The simplest Lift Test has only one study cell split into a treatment group and a control group. This setup allows you to test how big of a lift is caused by the test campaign(s) compared to not running them. If you want to measure the lift of all campaigns, you can include the entire ad account in the cell.
In general, you can create one or more cells and assign them treatment and control percentages. Then you choose which campaigns, ad accounts or ad sets for each cell.
If you have more than one cell you will in effect get a combined Split & Lift Test. This setup allows you to both measure the lift in each cell, as well as compare the cells' lift against each other. However, you will have less audience in each cell and therefore it takes more time to collect enough data to get a statistically significant result.
The sum of treatment and control group sizes across all cells must be 100%.
In order to measure lift we need to know not only how many conversions we get from those who see the ads, but also how many conversion we get from those who do not see the ads. Normally Facebook does not record the latter, which is why you need to tell Facebook beforehand what you want to measure.
Each objective records the results for one or more conversion event. Lift Test results are available separately for each objective. Objective type is either Sales, Non-Sales or Mobile App Installs. For Non-Sales objective you get results for the number of buyers and the number of conversions. For Sales objectives you get results also for the amount of sales revenue. For Mobile App Installs objectives, you simply define your app, and Facebook measures the number of app installs.
You can have as many objectives as you want and typically you want to create a separate objective for each conversion event in the sales funnel.
If you include multiple conversion events in a single objective the result will include the sum of all events, and it is not possible to split those afterward. However, the combined objective might give you statistically significant results earlier as it has more data. The typical use case for this is when you have both in-app and web sales, and you are interested in the total amount of sales. In addition to this combined objective you can also create an objective for each conversion event separately to get results also for each individual event.
When specifying an objective make sure you choose an event from the correct pixel or app (see screenshot below). Alternatively, you can combine events from multiple pixels or apps into a single objective, as described above.
Lift Test results are available by clicking the Show details link in Library → Ad Studies.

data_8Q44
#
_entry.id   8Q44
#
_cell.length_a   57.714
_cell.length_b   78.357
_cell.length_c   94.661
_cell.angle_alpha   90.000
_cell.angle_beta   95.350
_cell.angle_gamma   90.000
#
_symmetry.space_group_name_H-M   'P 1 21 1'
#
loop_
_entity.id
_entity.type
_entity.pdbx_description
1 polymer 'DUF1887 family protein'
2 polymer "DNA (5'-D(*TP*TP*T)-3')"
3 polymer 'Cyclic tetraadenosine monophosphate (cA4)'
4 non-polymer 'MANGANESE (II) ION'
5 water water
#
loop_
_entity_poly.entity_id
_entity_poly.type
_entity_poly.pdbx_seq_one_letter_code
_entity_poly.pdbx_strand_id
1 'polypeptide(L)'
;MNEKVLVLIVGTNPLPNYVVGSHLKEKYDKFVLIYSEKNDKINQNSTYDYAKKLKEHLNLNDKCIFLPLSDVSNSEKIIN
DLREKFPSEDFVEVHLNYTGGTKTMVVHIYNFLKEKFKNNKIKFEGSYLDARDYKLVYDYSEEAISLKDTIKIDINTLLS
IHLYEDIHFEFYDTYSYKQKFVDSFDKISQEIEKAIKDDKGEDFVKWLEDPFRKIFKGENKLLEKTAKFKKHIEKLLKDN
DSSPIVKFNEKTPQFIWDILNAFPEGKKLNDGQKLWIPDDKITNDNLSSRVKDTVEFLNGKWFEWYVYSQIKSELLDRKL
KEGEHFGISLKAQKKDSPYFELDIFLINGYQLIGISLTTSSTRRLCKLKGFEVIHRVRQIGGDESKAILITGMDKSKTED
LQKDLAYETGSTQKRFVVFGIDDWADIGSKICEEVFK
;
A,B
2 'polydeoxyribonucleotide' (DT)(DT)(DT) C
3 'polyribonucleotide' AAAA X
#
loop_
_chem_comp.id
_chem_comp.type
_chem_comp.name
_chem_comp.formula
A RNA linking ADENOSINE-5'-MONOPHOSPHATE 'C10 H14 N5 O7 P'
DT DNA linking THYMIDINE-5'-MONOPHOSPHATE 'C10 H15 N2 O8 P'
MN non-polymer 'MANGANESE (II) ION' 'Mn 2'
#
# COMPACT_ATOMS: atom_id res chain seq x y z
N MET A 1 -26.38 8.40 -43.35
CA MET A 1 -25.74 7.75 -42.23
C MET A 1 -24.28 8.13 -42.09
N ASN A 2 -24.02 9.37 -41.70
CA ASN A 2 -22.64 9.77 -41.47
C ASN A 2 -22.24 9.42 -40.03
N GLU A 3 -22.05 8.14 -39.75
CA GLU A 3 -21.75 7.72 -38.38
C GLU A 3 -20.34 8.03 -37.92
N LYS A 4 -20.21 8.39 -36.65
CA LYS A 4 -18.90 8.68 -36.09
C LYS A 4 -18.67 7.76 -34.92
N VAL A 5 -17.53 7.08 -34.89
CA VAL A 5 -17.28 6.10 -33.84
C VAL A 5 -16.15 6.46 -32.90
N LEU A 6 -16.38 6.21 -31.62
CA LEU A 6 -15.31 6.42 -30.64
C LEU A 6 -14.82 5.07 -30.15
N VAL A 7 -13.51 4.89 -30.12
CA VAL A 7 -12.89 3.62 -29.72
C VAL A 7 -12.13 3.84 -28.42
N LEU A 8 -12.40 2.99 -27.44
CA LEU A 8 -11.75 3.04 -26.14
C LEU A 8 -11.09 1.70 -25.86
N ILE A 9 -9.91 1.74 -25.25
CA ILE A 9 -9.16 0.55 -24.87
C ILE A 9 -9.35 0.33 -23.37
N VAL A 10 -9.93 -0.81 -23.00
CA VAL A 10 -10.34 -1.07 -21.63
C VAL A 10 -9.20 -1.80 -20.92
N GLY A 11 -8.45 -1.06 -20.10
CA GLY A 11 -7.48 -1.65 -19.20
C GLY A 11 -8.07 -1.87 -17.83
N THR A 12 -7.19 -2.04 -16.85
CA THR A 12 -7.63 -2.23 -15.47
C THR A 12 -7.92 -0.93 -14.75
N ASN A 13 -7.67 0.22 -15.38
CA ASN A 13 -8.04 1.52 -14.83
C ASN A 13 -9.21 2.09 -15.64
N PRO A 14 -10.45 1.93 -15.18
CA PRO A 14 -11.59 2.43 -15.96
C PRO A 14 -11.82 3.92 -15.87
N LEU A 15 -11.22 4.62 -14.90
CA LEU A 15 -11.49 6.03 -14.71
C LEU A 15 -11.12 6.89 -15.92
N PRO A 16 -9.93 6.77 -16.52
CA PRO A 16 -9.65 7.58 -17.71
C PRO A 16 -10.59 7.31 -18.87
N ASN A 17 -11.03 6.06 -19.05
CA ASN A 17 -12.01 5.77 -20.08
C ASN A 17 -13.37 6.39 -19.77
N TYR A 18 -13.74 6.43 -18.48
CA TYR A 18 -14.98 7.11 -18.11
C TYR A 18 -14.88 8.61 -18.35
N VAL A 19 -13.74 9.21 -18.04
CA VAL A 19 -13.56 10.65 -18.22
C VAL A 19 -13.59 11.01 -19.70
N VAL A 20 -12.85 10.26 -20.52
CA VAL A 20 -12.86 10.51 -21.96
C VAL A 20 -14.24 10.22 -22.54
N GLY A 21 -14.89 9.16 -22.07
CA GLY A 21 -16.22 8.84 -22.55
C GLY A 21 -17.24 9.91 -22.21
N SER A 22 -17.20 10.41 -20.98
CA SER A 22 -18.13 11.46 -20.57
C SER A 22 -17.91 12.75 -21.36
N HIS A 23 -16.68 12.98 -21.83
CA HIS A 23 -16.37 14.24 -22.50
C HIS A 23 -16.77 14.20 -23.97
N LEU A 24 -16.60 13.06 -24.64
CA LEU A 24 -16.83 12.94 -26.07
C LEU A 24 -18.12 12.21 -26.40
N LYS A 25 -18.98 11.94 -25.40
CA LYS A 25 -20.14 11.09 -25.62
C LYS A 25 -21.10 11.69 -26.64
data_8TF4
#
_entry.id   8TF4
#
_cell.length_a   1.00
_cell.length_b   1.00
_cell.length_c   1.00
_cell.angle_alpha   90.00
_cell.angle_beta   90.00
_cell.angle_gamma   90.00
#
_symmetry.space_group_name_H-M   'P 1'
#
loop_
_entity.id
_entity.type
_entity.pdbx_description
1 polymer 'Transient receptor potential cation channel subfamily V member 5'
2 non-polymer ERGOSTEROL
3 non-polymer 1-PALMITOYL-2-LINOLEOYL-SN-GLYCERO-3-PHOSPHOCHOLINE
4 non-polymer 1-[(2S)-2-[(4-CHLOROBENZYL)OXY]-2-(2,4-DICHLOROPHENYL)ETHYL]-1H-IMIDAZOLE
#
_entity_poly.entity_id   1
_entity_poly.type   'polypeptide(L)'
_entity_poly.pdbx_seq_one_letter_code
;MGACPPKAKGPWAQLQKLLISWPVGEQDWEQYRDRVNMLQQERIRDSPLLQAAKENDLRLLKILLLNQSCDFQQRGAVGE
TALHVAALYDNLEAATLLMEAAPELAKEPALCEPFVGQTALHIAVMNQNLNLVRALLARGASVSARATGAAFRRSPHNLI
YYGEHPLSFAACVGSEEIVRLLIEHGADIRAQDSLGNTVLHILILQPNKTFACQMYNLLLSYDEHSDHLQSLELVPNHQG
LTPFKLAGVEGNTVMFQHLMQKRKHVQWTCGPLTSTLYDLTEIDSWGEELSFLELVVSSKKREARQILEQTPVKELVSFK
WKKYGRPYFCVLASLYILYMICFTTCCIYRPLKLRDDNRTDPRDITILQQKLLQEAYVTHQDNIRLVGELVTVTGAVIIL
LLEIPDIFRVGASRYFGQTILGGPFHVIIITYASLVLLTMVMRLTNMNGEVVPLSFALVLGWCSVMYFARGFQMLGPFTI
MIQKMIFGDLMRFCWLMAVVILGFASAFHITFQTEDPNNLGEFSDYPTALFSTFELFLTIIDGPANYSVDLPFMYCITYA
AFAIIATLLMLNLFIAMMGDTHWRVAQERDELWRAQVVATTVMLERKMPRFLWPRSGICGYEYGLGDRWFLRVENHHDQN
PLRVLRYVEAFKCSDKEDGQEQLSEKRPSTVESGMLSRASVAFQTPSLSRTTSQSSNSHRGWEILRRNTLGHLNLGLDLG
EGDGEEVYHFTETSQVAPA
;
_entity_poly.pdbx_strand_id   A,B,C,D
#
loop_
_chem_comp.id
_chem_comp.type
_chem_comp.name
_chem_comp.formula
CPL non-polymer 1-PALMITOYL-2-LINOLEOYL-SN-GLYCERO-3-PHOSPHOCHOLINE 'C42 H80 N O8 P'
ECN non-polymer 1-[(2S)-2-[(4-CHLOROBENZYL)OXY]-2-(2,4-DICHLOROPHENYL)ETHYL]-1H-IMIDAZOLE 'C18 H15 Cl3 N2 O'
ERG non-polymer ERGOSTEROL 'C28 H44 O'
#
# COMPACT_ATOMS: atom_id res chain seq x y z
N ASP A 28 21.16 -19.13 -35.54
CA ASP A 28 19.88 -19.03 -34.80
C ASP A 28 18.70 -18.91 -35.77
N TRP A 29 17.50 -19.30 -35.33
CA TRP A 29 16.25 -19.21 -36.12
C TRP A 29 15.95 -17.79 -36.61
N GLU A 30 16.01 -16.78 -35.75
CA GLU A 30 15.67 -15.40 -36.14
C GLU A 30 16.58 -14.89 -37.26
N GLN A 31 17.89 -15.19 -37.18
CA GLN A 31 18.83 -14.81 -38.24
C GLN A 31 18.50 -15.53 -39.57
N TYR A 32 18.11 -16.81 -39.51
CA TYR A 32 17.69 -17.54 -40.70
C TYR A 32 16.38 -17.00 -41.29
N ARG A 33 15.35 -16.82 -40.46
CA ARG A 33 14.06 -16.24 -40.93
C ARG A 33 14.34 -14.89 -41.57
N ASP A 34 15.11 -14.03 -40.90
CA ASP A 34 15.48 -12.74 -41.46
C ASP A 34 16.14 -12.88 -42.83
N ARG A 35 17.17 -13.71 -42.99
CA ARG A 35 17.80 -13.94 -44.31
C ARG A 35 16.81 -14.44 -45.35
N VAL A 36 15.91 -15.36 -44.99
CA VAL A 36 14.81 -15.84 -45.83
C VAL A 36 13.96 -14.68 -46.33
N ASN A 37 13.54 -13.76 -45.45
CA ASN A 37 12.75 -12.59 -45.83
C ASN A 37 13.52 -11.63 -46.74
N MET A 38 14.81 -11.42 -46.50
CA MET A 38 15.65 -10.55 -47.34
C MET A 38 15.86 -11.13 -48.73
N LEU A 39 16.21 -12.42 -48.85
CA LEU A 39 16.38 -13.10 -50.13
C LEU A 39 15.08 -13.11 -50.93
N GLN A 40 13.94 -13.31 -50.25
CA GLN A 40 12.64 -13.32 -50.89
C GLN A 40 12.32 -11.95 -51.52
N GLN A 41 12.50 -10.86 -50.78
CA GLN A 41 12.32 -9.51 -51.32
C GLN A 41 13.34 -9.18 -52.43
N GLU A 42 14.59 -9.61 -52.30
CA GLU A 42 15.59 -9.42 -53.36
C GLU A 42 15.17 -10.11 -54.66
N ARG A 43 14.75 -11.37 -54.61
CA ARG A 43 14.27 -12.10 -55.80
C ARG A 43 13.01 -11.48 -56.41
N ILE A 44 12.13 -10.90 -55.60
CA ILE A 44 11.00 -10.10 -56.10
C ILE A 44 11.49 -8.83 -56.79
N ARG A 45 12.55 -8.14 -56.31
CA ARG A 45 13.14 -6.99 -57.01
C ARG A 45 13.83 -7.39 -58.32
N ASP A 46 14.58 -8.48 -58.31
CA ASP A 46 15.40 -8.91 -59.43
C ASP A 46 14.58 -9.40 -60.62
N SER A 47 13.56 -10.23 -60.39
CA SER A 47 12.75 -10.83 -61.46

You can see results when there are at least 100 conversions in the treatment and control groups combined. However, 100 conversions is rarely enough to get statistically significant results! Results are updated daily, so if you cannot see results now check again tomorrow.
Here are few tips to help make sense of the numbers:
- Because the treatment and control group can have different sizes, the number of conversions in the control group is scaled up to make the numbers comparable.
- The number of additional conversions tells you exactly how many conversions you got because of your ads. This is the actual causal effect of your ads.
- Typically you do not reach everyone in the treatment group, which means that there are people in the treatment group who have converted, even though they did not see your ads.
- There might even be people in the "reached treatment group" who first converted, and only then saw your ad. They are still included in the result for statistical reasons.
Lift percentage is calculated relative to the number of people who saw your ads and would have converted without seeing the ads. Thus for example, 100% lift means that half of the people you reached converted because of your ads. Or, that you got 100% more conversions, thanks to your Facebook ads, than you would have gotten if you had not run those ads.
Note that one Lift Test measures the lift of the specific combination of campaigns, audiences and creatives that were included in the Lift Test. Be careful not to generalize the results to other kinds Facebook campaigns. If the lift is smaller than you expected, you might want to rethink the type of creatives you use or the audience you target.
For example, retargeting campaigns usually target high-intent consumers and get great results in normal reporting that is based on last-click attribution. However, lift is usually much lower, indicating that most people would have converted anyway, regardless of your ads.
Lift Test Timeline
In addition to showing you the current results, Smartly.io can also show a timeline of how the results changed over time. The estimates for baseline and incremental conversions are shown daily on a graph, so you can see how the lift results progressed over time. Note that we can only record this history from the time that the Ad Study was synced to Smartly. io – if you import an Ad Study by ID, we'll start recording the history from that moment on. Read more: Lift Test Timeline
Read more in-depth about Lift Testing Best Practises
Smartly.io Blog: How to Drive Incremental Revenue on Facebook (February 2018)